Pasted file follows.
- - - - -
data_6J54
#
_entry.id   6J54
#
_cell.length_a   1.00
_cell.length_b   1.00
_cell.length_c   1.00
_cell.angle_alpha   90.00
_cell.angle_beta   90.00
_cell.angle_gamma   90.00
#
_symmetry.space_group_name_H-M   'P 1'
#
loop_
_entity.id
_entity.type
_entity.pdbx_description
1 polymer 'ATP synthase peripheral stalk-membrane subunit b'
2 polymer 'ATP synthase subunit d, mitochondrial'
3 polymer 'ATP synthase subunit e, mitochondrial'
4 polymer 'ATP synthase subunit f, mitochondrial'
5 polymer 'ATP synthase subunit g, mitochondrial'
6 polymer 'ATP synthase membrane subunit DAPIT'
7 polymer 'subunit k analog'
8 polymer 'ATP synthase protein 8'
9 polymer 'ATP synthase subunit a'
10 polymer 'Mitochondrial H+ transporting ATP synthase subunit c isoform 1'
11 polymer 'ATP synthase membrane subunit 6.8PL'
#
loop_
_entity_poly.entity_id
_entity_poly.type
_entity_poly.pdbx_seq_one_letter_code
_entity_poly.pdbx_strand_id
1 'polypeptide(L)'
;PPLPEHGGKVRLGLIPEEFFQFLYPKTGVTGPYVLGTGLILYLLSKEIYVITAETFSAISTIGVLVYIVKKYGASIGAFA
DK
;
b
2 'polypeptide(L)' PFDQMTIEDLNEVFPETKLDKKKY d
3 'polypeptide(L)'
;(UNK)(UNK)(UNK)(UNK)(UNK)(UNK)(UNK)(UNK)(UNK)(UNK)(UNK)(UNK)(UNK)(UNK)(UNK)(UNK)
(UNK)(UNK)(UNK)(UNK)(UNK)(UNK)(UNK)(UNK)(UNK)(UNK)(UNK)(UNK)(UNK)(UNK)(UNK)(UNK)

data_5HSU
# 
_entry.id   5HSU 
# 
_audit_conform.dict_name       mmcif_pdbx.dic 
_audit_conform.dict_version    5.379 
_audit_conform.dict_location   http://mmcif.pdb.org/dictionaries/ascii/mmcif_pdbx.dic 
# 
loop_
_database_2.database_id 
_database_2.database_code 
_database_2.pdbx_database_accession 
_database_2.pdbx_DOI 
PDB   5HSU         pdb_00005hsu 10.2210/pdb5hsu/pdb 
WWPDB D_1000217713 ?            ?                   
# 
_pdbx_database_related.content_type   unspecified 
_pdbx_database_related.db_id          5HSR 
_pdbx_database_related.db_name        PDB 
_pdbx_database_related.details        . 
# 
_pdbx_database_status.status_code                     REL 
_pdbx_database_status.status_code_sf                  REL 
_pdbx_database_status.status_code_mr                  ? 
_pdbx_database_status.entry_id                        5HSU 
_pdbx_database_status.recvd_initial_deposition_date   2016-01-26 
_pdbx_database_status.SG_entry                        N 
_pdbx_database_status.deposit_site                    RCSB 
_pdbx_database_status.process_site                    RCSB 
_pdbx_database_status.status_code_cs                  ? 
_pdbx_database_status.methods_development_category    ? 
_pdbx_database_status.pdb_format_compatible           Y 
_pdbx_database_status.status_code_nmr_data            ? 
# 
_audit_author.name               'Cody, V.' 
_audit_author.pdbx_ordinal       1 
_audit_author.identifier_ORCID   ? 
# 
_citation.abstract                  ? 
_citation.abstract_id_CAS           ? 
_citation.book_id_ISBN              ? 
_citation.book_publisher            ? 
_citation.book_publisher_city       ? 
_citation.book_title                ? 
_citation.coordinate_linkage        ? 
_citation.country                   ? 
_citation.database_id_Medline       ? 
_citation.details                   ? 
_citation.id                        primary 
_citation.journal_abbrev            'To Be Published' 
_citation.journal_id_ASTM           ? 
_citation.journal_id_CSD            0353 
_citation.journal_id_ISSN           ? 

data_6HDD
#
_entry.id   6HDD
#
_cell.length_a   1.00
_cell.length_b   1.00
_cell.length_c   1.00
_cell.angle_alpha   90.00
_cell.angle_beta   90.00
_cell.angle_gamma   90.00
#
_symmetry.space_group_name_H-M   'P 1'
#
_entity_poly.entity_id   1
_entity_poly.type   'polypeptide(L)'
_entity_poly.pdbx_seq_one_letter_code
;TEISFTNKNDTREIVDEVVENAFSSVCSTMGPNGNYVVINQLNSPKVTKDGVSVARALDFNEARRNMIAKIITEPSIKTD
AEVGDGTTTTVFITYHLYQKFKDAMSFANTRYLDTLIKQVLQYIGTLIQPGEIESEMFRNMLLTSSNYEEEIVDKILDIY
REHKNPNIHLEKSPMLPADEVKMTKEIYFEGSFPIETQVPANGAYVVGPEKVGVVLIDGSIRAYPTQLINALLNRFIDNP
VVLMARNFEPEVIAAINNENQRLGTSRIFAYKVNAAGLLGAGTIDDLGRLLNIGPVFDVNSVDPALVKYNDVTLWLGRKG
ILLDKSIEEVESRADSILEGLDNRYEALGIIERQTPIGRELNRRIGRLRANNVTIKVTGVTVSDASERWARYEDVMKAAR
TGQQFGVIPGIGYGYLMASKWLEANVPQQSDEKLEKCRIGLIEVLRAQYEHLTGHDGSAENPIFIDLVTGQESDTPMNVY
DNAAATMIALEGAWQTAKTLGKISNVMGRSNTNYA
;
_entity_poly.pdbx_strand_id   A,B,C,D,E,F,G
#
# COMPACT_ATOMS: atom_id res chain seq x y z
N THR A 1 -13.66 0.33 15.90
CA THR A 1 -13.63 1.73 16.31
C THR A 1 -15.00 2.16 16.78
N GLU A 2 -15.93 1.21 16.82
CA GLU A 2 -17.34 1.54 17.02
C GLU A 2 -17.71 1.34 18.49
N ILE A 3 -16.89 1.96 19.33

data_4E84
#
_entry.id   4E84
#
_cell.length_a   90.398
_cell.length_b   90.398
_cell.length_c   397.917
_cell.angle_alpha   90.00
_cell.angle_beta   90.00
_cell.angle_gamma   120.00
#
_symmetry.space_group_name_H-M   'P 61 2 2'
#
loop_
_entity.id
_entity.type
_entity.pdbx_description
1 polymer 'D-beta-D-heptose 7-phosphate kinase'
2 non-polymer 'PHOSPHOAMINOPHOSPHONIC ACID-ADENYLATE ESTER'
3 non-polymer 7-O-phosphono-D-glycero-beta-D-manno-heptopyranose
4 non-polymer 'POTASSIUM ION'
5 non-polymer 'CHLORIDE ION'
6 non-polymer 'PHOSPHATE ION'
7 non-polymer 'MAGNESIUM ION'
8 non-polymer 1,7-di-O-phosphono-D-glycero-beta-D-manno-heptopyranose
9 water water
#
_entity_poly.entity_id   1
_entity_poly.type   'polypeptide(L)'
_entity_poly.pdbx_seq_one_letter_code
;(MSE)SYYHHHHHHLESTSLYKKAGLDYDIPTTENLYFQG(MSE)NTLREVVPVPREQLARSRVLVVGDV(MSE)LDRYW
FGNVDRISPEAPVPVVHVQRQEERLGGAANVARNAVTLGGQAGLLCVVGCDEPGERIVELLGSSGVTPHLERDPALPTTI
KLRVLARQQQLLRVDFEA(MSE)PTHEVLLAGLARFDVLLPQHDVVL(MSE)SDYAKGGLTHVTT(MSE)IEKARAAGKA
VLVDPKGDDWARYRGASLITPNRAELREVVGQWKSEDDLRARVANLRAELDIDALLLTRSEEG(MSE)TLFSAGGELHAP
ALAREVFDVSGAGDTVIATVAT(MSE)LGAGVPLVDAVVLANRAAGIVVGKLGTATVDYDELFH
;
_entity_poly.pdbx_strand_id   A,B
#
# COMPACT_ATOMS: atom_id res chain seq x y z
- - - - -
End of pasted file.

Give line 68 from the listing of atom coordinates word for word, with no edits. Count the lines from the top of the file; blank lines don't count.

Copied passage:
_pdbx_database_status.entry_id                        5HSU 